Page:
"Baby, let the games begin," chants Taylor Swift on "...Ready For It?" a track of pummelling synths and undoubted ferocity. It's an unsurprising start for a musician who has revelled in playful trickery in the lead-up to her sixth album's release. Jabs at the media, her ex-boyfriends, and allusions to long-standing feuds with Katy Perry, Kanye West, and Kim Kardashian have fuelled the scandalous gossip which follows Swift.
For a decade, almost everyone agreed on Taylor Swift. She wrote exquisite love songs and scorching, funny takedowns at an age when most people struggle to put together a cogent email. She scattered breadcrumbs and winking clues through her lyrics and liner notes, inviting diehard fans and pop rubberneckers alike to agonize over what was fact and what was fiction.
Taylor Swift never hesitated to place a veiled version of herself at the center of her songs, but Reputation is her first record specifically about "Taylor Swift Superstar," not the singer/songwriter who grew up in public. Reputation dispenses with the notion that Swift is a babe in the woods, swapping naivete for calculation, leaning hard into the idea that she plots her every move. In that light, it's difficult not to read Reputation as Swift's first self-consciously "adult" record, one preoccupied with sex, betrayal, and the scars they leave behind.
On Look What You Made Me Do, the first single from her new album, Taylor Swift declares the "old Taylor" dead. So who is Taylor Swift now? Based on Reputation, she's mean, entitled, obsessive and certainly jaded. If the old Taylor was the cute nerdy girl with blonde ringlets and oversized plastic glasses in You Belong With Me, the new Taylor is the popular girl she used to sing about: "She wears high heels / I wear sneakers / She's cheer captain and I'm on the bleachers." On her sixth album, the country-turned-pop-star dives deeper into the synthesized, industrial pop sounds she established on her last album, 1989.
Taylor Swift's career as a Cultural Question begins with her video for "You Belong with Me". In the video, Swift plays the role of the popular-but-undeserving cheerleader and the role of the nerdy indoor-kid, who takes off her glasses at the end to kiss her love interest. It was a bizarre moment of self-consciousness — Swift playing both "the cheer captain" and the girl "on the bleachers." Taylor Swift the Cultural Question was once the sympathetic, jilted lover and the blonde, loathsome, normative overdog.
The opening page of Taylor Swift's Reputation magazine--the print companion to her new album Reputation , available for purchase exclusively at Target--is about gossip, both as an industry and as a concept. "We may hear rumors about a person and believe those things to be true," Swift writes in an essay. "We may one day meet that person and feel foolish for believing baseless gossip.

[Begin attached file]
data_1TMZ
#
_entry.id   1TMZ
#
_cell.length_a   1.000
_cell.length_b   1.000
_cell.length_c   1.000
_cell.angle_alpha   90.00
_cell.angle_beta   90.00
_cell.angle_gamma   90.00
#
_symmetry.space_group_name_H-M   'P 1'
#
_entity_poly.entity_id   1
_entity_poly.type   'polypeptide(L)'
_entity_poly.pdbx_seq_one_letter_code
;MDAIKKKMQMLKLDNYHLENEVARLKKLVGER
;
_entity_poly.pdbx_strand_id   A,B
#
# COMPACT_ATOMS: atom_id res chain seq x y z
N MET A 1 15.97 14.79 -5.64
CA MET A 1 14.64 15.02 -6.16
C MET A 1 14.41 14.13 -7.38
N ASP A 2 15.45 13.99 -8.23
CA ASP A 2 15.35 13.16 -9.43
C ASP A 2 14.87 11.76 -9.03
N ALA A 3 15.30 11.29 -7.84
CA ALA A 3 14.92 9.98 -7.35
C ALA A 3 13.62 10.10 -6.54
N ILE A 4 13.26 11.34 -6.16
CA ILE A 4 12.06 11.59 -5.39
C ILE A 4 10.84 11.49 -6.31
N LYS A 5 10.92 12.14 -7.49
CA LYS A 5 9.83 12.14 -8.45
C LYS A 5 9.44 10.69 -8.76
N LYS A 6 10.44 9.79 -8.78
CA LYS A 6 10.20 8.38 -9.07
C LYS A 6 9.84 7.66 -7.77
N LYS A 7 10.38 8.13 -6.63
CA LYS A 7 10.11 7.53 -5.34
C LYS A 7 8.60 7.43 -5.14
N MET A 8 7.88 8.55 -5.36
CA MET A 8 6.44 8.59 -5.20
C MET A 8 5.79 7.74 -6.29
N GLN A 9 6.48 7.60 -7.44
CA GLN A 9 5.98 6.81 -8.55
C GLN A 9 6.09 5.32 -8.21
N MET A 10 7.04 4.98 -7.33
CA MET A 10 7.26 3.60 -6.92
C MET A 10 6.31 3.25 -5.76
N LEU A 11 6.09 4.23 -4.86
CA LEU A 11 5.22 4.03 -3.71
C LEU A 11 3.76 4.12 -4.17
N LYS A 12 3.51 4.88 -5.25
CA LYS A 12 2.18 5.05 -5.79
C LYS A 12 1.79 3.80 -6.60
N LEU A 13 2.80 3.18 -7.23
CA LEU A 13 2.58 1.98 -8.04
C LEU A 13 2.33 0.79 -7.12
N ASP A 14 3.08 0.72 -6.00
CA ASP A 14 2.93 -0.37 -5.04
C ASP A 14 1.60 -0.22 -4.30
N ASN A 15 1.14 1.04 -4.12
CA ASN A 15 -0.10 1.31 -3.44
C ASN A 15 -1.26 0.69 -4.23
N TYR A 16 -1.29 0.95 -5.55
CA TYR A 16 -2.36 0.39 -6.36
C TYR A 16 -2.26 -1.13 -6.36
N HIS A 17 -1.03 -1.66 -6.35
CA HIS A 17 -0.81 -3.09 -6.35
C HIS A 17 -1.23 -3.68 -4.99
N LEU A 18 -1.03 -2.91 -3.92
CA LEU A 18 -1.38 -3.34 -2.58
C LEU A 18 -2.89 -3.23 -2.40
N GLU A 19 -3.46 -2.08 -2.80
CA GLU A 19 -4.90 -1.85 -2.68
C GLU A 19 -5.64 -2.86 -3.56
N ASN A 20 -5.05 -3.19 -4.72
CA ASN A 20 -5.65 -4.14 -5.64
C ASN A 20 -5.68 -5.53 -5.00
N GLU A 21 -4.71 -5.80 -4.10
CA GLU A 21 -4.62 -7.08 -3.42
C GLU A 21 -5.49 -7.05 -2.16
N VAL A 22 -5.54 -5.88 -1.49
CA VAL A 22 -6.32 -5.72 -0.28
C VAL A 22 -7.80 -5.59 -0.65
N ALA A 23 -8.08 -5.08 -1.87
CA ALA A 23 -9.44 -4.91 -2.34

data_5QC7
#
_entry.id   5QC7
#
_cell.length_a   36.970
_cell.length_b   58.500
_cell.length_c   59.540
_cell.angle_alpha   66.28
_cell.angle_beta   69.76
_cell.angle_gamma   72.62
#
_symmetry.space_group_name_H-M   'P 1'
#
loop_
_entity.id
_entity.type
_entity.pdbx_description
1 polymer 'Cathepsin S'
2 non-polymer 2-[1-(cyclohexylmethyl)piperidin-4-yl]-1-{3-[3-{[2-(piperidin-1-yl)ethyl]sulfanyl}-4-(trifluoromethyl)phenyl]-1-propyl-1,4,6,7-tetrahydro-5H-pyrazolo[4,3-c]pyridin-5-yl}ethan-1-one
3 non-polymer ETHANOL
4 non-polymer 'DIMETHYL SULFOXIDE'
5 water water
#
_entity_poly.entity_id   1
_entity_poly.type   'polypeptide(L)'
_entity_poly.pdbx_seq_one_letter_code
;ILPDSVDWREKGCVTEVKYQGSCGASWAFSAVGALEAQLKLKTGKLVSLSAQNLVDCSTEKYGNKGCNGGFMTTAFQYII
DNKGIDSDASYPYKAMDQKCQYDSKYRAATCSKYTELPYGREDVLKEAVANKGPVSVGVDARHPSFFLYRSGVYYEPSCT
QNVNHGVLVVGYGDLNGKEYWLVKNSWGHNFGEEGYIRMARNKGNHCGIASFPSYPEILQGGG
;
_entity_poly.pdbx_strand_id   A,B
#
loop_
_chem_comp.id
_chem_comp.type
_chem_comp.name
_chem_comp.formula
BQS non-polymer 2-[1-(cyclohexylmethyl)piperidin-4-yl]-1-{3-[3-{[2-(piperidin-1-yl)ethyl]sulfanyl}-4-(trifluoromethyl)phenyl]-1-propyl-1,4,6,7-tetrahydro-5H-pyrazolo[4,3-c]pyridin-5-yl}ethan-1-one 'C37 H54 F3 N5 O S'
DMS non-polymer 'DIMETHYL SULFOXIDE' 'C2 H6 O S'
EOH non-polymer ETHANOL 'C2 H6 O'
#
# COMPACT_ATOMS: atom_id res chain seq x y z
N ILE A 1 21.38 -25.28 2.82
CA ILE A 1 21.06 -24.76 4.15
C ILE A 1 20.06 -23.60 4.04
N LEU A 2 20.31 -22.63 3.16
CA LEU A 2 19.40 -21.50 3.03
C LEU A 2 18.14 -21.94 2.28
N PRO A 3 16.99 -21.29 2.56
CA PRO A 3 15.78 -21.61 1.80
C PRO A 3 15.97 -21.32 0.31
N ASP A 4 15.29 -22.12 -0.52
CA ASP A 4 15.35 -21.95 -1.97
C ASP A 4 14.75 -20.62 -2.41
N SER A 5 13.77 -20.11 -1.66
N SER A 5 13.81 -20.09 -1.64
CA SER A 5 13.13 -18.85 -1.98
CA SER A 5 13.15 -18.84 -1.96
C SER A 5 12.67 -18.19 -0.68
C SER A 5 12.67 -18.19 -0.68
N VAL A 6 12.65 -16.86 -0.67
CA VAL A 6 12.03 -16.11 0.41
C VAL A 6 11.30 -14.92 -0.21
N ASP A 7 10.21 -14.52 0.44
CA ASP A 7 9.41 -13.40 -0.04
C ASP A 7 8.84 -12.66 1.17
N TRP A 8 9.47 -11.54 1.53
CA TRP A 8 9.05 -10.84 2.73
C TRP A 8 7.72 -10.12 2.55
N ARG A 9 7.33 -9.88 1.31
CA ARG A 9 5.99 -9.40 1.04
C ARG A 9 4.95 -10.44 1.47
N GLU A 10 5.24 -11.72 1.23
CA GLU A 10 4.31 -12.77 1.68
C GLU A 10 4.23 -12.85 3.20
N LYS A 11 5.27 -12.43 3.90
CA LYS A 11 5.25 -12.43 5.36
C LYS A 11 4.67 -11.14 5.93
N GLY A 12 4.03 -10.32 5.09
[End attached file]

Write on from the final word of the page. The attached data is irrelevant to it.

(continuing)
There is no middle ground with Taylor Swift. On one side, you have the diehard fans for whom Swift is something between a wise older sister and a benevolent god, along with the smitten music writers who praise her for taking singer/songwriter auteurism to the top of the charts. On the other side stand her critics, whose recent points of contention (cultural appropriation, silence on political issues) can't be dismissed as easily as the patronizing too-many-boyfriends gripes of old.
Even some Taylor Swift diehards had to be cringing after the singer ushered in the publicity push for her latest album with "Look What You Made Me Do," a single in which one of the most famous people in the world complained about all her famous rivals -- which could be everyone from her ex Calvin Harris to frequent antagonist Kanye West. The song also proclaimed the demise of the "old Taylor," which really is old news. "Old Taylor" keeps getting dumped with each new Taylor release, and her sixth studio album, "Reputation" (Big Machine), is no exception.
Long before Taylor Swift embraced pop, she seemed destined to strike the mainstream charts with a meteoric bang. As she began inching away from the bedroom country ditties of her first two albums, Swift transformed into a more sophisticated, canny, and universal songwriter. Pop domination became the prophecy that, in retrospect, played out as an irrevocable fact.